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October 8, 2019

Parenting in an Increasingly Digital World

Contributed by: Lauren Wierzbicki, Education Specialist

Parenting in the 21st century is hard. We are all trying our best to raise our children with one particularly daunting hurdle that our own parents didn’t have – modern technology. Our children have more exposure to technology than we did as children, growing up in a world where iPhones, tablets, and Netflix have always existed.

It’s not something that we can ignore – technology is a part of our lives that our children see us using every day.

How do we balance the exposure to technology – so our children grow up to be competent and safe users – but still encourage them to play, be creative, read books, and develop all of the other important skills that they need?

How much is too much?

If we look at what The American Academy of Pediatrics (AAP) recommends, they suggest limiting screen time for children ages 2-5 to 1 hour a day. They go on to emphasize that the quality of the screen time is important, too. An engaging, educational television show or app, or using the screen for video calls with family members, are more beneficial to children than video games or passive viewing.

So, here’s what that “balance” of technology exposure looks like in a Doodle Bugs! classroom.

Tablets are incorporated in classrooms for children 3 and up. Children use tablets as tools to accompany hands-on play, something that can easily be replicated at home, too.

Selfie Portrait

Using selfie mode on a tablet to draw a self portrait.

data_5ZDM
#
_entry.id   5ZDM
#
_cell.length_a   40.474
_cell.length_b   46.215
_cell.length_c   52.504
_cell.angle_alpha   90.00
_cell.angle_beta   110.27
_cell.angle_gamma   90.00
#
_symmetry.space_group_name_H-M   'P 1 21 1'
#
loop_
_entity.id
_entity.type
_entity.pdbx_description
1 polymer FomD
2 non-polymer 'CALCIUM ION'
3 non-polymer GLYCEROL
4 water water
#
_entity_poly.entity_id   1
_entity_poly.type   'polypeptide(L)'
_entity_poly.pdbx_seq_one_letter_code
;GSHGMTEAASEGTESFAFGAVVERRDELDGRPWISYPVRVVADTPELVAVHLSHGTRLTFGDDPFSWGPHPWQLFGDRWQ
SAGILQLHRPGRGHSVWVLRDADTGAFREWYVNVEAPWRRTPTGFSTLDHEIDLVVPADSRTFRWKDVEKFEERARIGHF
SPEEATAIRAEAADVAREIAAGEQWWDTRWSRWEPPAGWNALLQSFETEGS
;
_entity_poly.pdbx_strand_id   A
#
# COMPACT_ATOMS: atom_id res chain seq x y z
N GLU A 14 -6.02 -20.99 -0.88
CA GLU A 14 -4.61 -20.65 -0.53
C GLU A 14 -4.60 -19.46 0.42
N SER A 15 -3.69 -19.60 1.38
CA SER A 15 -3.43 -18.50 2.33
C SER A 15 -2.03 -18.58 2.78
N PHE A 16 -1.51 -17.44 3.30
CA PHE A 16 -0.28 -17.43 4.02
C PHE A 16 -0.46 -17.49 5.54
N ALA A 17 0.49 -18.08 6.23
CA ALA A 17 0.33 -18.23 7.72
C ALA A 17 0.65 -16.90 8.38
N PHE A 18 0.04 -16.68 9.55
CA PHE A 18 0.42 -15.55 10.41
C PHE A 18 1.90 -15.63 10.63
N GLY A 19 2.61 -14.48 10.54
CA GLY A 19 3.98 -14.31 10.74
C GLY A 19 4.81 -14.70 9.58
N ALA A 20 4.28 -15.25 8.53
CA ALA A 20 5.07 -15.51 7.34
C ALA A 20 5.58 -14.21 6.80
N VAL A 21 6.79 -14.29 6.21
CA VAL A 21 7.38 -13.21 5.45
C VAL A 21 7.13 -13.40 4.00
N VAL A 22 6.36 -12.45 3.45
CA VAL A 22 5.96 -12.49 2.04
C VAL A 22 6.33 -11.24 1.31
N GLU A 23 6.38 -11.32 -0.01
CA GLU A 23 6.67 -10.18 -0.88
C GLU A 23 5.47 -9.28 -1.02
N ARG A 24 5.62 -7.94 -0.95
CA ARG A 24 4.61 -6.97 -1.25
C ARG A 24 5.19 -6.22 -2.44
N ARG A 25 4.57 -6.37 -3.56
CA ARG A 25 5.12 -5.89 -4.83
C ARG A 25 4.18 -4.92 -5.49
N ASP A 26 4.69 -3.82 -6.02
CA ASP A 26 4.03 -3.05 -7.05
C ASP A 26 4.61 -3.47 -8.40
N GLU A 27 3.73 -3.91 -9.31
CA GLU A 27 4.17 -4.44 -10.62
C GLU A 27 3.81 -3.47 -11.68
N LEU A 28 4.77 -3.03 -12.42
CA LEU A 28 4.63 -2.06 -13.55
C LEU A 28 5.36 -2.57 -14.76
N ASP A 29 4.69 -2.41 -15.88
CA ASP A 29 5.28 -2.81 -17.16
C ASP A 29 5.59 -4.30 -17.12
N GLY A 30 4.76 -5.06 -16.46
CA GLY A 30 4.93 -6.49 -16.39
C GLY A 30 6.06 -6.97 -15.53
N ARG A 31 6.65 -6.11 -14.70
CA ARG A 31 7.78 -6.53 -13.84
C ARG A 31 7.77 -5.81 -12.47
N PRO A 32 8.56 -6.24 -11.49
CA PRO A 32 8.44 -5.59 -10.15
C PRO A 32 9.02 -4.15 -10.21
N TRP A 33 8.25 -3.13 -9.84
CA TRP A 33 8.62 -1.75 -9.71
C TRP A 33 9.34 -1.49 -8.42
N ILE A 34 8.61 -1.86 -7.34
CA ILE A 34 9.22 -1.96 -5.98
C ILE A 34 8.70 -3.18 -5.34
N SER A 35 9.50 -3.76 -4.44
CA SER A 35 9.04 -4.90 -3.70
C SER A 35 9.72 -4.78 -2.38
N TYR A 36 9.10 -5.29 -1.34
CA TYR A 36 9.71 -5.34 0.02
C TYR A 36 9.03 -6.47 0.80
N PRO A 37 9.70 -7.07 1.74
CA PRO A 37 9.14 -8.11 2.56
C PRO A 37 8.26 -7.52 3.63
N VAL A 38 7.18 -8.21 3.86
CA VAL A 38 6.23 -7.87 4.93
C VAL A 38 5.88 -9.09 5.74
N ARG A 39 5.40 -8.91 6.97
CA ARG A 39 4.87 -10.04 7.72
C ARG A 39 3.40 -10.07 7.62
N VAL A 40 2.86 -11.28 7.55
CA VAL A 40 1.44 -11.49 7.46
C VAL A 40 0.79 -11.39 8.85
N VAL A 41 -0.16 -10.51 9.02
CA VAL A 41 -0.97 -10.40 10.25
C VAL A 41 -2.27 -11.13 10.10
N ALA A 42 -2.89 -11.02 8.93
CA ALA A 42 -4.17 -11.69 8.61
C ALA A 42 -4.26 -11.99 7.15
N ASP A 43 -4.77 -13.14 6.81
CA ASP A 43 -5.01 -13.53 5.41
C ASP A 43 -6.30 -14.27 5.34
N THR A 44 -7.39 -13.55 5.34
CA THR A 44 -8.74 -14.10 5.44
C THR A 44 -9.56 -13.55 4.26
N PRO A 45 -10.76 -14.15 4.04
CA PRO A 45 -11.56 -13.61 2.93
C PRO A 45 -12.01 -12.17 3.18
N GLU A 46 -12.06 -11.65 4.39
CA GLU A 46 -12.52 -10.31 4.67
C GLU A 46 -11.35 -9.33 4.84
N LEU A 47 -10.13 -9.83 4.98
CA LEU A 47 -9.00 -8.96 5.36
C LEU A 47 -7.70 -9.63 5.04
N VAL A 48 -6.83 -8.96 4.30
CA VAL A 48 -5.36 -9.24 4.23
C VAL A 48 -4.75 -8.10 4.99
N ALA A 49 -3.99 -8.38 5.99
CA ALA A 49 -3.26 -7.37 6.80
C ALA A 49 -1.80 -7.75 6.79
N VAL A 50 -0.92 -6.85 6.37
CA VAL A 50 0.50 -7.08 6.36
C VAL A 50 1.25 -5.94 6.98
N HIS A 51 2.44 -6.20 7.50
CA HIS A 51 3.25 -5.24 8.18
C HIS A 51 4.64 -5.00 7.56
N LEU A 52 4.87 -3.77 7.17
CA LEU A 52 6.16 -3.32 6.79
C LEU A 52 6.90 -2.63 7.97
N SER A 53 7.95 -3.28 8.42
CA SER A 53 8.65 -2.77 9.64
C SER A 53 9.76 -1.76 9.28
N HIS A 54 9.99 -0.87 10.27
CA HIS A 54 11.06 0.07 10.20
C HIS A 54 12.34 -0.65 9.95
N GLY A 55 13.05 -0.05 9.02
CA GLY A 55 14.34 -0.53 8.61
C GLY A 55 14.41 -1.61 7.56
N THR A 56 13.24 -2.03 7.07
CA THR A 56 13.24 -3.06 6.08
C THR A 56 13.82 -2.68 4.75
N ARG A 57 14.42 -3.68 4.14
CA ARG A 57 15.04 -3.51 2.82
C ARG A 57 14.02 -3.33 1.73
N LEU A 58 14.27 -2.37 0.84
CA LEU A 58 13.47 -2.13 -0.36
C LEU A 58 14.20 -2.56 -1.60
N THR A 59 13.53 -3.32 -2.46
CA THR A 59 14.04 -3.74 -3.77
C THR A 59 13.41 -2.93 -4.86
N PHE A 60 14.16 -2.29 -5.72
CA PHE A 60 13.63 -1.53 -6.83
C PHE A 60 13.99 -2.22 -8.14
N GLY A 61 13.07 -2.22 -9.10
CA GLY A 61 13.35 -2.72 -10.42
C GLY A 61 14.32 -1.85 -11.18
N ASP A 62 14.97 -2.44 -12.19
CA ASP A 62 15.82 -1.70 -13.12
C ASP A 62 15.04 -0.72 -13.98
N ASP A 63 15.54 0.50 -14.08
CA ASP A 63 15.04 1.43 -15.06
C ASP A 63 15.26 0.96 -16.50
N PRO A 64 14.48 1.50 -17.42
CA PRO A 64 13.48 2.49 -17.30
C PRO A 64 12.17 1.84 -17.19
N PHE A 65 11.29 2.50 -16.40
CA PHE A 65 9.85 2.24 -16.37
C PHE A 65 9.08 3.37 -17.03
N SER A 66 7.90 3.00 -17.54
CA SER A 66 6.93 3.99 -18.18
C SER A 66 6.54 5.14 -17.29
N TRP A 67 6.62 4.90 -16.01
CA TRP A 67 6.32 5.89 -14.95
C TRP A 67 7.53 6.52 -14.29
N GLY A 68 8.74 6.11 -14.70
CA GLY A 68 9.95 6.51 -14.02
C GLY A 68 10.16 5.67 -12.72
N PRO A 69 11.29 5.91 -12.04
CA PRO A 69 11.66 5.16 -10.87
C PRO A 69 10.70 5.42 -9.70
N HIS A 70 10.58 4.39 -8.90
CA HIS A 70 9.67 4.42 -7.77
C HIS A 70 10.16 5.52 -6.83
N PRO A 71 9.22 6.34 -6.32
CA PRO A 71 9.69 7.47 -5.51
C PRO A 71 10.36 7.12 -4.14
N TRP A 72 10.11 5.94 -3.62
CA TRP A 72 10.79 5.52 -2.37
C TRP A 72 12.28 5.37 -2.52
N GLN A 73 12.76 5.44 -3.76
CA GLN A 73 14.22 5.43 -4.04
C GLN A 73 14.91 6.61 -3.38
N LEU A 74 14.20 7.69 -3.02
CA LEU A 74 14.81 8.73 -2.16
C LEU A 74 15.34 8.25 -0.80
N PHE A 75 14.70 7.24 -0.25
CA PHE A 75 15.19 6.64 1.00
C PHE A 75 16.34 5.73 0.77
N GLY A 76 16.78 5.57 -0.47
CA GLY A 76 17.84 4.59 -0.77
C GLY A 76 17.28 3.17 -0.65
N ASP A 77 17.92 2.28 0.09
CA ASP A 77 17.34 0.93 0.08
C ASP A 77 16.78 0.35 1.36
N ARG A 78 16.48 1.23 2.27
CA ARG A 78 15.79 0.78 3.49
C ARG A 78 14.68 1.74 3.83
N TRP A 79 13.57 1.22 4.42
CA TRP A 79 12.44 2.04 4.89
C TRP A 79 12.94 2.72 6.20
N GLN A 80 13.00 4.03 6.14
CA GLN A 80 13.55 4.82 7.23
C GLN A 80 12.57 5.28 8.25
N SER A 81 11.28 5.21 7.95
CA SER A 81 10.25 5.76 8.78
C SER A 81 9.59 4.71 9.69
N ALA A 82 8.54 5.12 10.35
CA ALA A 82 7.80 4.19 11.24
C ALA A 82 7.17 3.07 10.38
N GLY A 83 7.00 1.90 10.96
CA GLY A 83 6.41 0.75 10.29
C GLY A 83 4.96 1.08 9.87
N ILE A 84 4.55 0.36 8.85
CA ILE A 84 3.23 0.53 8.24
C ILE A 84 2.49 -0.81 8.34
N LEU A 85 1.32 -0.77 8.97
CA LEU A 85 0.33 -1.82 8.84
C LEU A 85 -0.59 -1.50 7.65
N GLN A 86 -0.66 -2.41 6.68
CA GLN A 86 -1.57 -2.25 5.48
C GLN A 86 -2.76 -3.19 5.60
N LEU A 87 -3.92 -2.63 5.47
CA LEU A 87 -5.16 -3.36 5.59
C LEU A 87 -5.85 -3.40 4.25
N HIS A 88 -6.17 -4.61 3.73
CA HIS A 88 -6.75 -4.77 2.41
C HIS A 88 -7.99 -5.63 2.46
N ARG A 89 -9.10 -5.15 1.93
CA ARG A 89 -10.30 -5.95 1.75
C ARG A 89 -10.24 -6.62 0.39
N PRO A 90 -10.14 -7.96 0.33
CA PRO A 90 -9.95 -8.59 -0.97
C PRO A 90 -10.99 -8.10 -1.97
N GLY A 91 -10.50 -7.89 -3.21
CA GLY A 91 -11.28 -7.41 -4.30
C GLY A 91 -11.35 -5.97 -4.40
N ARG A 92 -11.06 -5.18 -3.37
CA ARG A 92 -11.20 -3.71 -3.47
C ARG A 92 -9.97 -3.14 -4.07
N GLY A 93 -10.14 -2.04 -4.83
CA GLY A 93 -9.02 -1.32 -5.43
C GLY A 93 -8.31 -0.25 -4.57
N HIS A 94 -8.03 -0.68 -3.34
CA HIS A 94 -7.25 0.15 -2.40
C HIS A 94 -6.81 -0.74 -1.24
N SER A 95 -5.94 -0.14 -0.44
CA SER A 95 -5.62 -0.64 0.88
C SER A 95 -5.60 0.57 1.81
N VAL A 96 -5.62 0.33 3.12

Turn the camera on selfie mode, and set children up with paper and drawing materials. They can use the screen to see their faces and draw a self-portrait!

Art Aid

Using technology in art

Use the tablet to display pictures of things that children are
interested in – they can use it as a reference while they are creating

Slow Mo Science

Technology and science in the classroom

Use the slo-mo function on the tablet’s camera app to record your child dropping two items from a height. After, your child can review the footage to see which item falls fastest and hits the ground first, introducing early math and science concepts like gravity, acceleration, and mass. (If there is no air resistance, both objects will fall at the same speed!)

Hands-On Technology

One of our favorite set of apps is the OSMO Learning System. The OSMO games combine the tablet with a hands-on learning experience and can be played with more than one child at a time, adding a social element – in the picture here, children are building with the OSMO Tangram app. You can
learn more about OSMO at the link here!

Find a routine that works for you.

Determine what you think will work for your family – you know your child best and you know how much screen time they can handle. Make it a part of your routine (and stick to it!) so that your child knows what to expect and can handle their emotions when it is time to move on to something else.

Personally, that meant moving our 3 year old’s television time away from bedtime. We wanted her to have the exposure to television but when screen time was over, there was constant negotiation to watch more and meltdowns as we tried to get her ready for bed. We didn’t want to take it away completely, and knew that we had to find a balance.

Our solution was to allow her one television show of her choice for 30 minutes while we clean up dinner. After 30 minutes, the TV is turned off and she plays until her bedtime. She knows what to expect and it has made the nighttime routine better for us all.

If your first attempt at a routine doesn’t pan out after a two-week trial, adapt and try again. All that we can do as parents is to keep trying and help our children learn to make smart technology choices, engaging with them as they’re consuming technology, and encourage a balance with other parts of life.

Here’s a few more of our favorite apps at Doodle Bugs!:

  • Geoboard, by the Math Learning Center – Explore early math concepts by creating and identifying shapes.
  • Libby, by Overdrive – Borrow children’s books from your local library in E-book form.
  • Stop Motion Studio – Create your own stop motion video.
  • Bitsboard – Features mini-games in a variety of learning subjects.